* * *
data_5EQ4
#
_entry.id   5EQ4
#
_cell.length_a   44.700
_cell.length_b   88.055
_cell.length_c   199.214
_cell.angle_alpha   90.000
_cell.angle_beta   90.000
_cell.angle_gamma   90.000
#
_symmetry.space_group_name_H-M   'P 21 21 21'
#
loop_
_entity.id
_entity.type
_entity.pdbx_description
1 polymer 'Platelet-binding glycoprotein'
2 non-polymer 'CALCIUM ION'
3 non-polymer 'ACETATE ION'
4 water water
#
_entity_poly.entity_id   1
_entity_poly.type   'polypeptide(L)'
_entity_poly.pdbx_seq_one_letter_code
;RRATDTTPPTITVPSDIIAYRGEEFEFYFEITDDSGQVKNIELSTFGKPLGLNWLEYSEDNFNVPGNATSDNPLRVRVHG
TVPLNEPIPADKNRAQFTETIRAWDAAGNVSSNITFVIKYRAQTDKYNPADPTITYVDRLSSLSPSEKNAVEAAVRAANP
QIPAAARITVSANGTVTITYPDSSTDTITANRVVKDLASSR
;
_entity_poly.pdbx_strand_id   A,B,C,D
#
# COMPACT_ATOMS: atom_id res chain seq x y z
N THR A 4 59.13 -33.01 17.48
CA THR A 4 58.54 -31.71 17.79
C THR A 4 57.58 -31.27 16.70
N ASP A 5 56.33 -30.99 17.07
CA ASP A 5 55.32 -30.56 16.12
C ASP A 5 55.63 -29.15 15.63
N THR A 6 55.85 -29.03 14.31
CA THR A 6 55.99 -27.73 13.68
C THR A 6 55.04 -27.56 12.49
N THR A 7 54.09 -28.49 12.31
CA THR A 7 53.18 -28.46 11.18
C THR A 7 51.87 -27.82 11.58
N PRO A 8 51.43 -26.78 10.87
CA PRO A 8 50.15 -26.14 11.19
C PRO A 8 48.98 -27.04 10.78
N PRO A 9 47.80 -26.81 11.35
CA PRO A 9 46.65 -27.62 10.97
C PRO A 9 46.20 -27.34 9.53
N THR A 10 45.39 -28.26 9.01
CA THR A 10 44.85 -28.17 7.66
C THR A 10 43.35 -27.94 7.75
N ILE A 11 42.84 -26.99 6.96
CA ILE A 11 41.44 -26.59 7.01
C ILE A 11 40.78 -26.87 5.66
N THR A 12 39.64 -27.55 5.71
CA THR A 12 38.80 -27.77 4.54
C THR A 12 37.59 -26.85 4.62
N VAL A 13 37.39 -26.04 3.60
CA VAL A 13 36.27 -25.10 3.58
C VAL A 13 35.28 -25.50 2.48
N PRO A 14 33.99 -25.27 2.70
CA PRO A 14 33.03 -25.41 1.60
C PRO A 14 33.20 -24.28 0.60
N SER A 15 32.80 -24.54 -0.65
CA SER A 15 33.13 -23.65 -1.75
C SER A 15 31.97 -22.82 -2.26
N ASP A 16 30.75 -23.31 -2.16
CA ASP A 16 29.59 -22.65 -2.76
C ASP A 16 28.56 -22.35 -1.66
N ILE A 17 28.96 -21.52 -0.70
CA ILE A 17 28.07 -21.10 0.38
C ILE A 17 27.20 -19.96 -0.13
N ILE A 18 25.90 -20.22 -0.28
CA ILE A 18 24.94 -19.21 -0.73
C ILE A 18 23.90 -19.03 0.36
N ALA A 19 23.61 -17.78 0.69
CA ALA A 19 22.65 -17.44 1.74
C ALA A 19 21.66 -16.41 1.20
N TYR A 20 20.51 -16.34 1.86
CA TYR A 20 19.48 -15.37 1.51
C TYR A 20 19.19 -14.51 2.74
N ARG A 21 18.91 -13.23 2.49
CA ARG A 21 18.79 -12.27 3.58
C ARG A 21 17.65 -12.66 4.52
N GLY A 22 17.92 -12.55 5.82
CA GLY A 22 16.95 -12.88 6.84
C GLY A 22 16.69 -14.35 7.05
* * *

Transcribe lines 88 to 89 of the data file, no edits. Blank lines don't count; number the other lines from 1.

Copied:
CA GLY A 22 16.95 -12.88 6.84
C GLY A 22 16.69 -14.35 7.05